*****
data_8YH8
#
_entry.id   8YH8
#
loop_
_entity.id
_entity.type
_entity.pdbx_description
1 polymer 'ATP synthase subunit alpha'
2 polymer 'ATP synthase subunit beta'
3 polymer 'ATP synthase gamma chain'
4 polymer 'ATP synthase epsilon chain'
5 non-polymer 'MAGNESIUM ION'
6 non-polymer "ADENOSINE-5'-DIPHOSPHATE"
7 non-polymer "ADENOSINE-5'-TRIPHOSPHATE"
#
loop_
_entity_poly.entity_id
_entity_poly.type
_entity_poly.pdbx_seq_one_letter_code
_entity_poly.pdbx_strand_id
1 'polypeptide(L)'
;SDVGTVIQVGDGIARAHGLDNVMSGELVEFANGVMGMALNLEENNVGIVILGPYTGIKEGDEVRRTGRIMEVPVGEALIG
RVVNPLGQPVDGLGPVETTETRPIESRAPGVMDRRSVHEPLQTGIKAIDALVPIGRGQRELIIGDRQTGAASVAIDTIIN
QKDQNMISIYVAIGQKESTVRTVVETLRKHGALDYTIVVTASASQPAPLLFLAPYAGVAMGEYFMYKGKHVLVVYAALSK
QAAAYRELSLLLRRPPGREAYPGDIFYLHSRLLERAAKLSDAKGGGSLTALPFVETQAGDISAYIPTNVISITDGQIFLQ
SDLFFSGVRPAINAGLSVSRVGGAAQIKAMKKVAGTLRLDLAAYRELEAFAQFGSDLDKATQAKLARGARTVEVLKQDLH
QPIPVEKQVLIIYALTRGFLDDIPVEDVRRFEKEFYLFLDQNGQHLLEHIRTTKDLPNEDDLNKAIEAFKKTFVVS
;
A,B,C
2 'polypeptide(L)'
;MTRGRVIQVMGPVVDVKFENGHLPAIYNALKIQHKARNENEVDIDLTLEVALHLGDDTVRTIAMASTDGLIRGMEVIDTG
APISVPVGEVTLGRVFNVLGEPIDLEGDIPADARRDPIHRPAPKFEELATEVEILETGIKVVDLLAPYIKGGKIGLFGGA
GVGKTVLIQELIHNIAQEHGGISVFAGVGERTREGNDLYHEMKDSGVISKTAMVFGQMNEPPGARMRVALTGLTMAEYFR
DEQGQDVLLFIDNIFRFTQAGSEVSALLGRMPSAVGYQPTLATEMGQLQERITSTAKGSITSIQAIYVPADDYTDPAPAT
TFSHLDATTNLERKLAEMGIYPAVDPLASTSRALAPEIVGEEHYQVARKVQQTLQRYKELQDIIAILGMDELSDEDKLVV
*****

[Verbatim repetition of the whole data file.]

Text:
data_8YH8
#
_entry.id   8YH8
#
loop_
_entity.id
_entity.type
_entity.pdbx_description
1 polymer 'ATP synthase subunit alpha'
2 polymer 'ATP synthase subunit beta'
3 polymer 'ATP synthase gamma chain'
4 polymer 'ATP synthase epsilon chain'
5 non-polymer 'MAGNESIUM ION'
6 non-polymer "ADENOSINE-5'-DIPHOSPHATE"
7 non-polymer "ADENOSINE-5'-TRIPHOSPHATE"
#
loop_
_entity_poly.entity_id
_entity_poly.type
_entity_poly.pdbx_seq_one_letter_code
_entity_poly.pdbx_strand_id
1 'polypeptide(L)'
;SDVGTVIQVGDGIARAHGLDNVMSGELVEFANGVMGMALNLEENNVGIVILGPYTGIKEGDEVRRTGRIMEVPVGEALIG
RVVNPLGQPVDGLGPVETTETRPIESRAPGVMDRRSVHEPLQTGIKAIDALVPIGRGQRELIIGDRQTGAASVAIDTIIN
QKDQNMISIYVAIGQKESTVRTVVETLRKHGALDYTIVVTASASQPAPLLFLAPYAGVAMGEYFMYKGKHVLVVYAALSK
QAAAYRELSLLLRRPPGREAYPGDIFYLHSRLLERAAKLSDAKGGGSLTALPFVETQAGDISAYIPTNVISITDGQIFLQ
SDLFFSGVRPAINAGLSVSRVGGAAQIKAMKKVAGTLRLDLAAYRELEAFAQFGSDLDKATQAKLARGARTVEVLKQDLH
QPIPVEKQVLIIYALTRGFLDDIPVEDVRRFEKEFYLFLDQNGQHLLEHIRTTKDLPNEDDLNKAIEAFKKTFVVS
;
A,B,C
2 'polypeptide(L)'
;MTRGRVIQVMGPVVDVKFENGHLPAIYNALKIQHKARNENEVDIDLTLEVALHLGDDTVRTIAMASTDGLIRGMEVIDTG
APISVPVGEVTLGRVFNVLGEPIDLEGDIPADARRDPIHRPAPKFEELATEVEILETGIKVVDLLAPYIKGGKIGLFGGA
GVGKTVLIQELIHNIAQEHGGISVFAGVGERTREGNDLYHEMKDSGVISKTAMVFGQMNEPPGARMRVALTGLTMAEYFR
DEQGQDVLLFIDNIFRFTQAGSEVSALLGRMPSAVGYQPTLATEMGQLQERITSTAKGSITSIQAIYVPADDYTDPAPAT
TFSHLDATTNLERKLAEMGIYPAVDPLASTSRALAPEIVGEEHYQVARKVQQTLQRYKELQDIIAILGMDELSDEDKLVV